At Thursday afternoon’s “On the Issues” presentation with Mike Gousha at the Marquette Law School, Charles Franklin pulled up slide after slide to show approval (or other) ratings for important state and national politicians.
And time and again, the Wisconsinites polled by Franklin’s Marquette Law School Poll, the most influential in the state, replied, “Josh Kaul who?” Oh, you know, the guy we just elected attorney general. Sixty-seven percent of people claimed to have not heard enough about him to form an opinion.
Even Robin Vos, the Assembly speaker about as likely to run for governor someday as the sun is to rise and birds to fly, had completely muddled results. Fifty-nine percent of people had not heard enough about him, and 11 percent couldn’t place the name.
Shortly after an election is one of the most challenging times to hold a political poll. According to Franklin (whose avuncular style makes politics seem all the more noble), people retreat from information and the unknowns (such as Kaul’s 67 percent) inch upward.
At the same time, people have countless opinions on specific issues, including the general course of our fair state. This just in: Wisconsin favors wholesale legalization of marijuana 59-35, according to the poll, meaning the plant has public support on par with Tommy Thompson during his heyday.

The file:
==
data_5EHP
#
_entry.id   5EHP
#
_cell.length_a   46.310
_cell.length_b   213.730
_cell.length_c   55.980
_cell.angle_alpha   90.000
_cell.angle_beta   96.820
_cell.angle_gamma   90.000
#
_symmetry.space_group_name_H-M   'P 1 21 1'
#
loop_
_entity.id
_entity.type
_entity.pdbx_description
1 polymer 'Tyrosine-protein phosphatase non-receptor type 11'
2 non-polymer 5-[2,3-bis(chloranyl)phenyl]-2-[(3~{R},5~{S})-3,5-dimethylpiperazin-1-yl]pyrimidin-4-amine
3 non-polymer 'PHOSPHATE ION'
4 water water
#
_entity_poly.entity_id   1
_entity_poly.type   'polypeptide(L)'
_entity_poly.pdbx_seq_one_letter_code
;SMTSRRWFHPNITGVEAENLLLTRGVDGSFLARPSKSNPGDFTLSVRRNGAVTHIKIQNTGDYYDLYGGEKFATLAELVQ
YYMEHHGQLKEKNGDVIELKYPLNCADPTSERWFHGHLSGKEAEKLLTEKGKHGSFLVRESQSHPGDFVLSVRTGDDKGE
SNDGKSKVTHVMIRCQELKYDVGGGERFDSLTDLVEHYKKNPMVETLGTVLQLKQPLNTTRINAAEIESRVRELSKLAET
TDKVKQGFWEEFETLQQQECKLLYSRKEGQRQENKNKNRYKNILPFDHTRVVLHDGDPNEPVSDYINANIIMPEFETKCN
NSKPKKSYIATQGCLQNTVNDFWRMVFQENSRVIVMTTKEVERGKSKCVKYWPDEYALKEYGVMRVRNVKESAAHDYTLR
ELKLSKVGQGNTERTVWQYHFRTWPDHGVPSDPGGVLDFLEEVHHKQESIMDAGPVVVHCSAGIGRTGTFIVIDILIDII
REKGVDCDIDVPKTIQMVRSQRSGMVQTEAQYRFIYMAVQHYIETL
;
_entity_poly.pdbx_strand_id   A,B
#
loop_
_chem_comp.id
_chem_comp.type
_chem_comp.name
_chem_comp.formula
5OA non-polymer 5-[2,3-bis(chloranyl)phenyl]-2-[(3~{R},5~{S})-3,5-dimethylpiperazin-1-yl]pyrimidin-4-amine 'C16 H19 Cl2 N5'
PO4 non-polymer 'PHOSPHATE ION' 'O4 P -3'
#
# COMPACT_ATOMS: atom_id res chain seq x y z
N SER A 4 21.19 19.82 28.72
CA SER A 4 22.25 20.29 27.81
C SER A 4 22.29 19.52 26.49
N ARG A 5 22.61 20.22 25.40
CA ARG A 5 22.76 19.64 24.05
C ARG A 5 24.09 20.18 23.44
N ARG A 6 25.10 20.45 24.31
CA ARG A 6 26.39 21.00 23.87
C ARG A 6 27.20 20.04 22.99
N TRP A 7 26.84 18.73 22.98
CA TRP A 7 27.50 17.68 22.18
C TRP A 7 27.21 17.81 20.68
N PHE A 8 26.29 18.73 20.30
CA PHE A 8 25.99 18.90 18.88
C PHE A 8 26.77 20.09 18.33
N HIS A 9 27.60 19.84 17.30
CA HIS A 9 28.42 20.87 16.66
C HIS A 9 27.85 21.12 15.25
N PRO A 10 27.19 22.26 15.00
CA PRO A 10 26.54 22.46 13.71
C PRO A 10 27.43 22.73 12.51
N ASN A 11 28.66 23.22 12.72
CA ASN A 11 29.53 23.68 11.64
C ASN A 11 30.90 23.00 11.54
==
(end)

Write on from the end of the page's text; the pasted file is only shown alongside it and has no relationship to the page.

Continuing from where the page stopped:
National views have changed, according to polls that used similar questions, Franklin said. In 2014, a similar inquiry flopped 46-51 in the state.
Other major findings from the most recent poll pointed to potential areas for Evers to collaborate with the Legislature: More money for special education, a more cautious early release program that would moderate the state’s truth in sentencing laws, and an increase in property taxes to pay for schools. State law greatly restricts the ability of localities to turn up the latter.
Somehow, the Legislature came away with an enviable approval rating, 52-31, most notable for its low negative. “Frankly,” the pollster said, “I’m surprised.”
Evers, just getting started, rated at 39-22. Many people said they hadn’t made their mind up on him yet. The same wasn’t the case with President Donald Trump, who tilted into the negative: 44-52.
One of the largest outstanding questions in state politics is what Scott Walker will do next. Bradley Foundation, maybe? He needs something to do, so the poll asked, in an effort to be helpful, “Would you like to see Scott Walker run for governor or U.S. Senate in 2022, or do you not want him to run for either office?”
Only 37 percent of people (about the number of self-identified conservatives taking the poll) said yes. Fifty-three percent did not want him to run again, followed by 10 percent who had not made up their minds. The question is a tough one because it’s basically asking, “Would you like to watch a million more Scott Walker TV commercials?”